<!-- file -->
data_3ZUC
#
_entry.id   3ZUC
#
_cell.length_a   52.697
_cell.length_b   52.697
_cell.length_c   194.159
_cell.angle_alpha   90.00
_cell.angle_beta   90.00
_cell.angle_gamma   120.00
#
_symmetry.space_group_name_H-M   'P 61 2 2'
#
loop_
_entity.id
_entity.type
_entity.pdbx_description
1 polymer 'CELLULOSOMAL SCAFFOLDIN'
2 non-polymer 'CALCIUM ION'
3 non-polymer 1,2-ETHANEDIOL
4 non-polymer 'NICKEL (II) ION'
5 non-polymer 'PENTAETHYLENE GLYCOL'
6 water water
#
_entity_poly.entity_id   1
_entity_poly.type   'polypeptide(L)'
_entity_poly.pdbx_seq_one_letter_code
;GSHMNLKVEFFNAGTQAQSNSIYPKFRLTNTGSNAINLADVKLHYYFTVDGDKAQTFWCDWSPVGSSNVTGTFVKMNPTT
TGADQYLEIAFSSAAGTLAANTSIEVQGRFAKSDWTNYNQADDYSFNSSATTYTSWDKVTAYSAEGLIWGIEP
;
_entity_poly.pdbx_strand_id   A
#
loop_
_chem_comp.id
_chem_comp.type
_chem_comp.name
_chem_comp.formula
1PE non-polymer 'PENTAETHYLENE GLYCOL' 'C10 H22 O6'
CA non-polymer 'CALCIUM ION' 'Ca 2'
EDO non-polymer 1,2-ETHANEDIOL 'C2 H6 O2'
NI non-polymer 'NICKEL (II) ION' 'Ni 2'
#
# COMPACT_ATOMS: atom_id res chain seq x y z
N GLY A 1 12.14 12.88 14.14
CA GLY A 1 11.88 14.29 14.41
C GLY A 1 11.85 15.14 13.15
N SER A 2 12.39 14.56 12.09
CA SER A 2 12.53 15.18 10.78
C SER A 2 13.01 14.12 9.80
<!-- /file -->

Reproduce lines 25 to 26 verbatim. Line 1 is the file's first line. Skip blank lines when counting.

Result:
_entity_poly.entity_id   1
_entity_poly.type   'polypeptide(L)'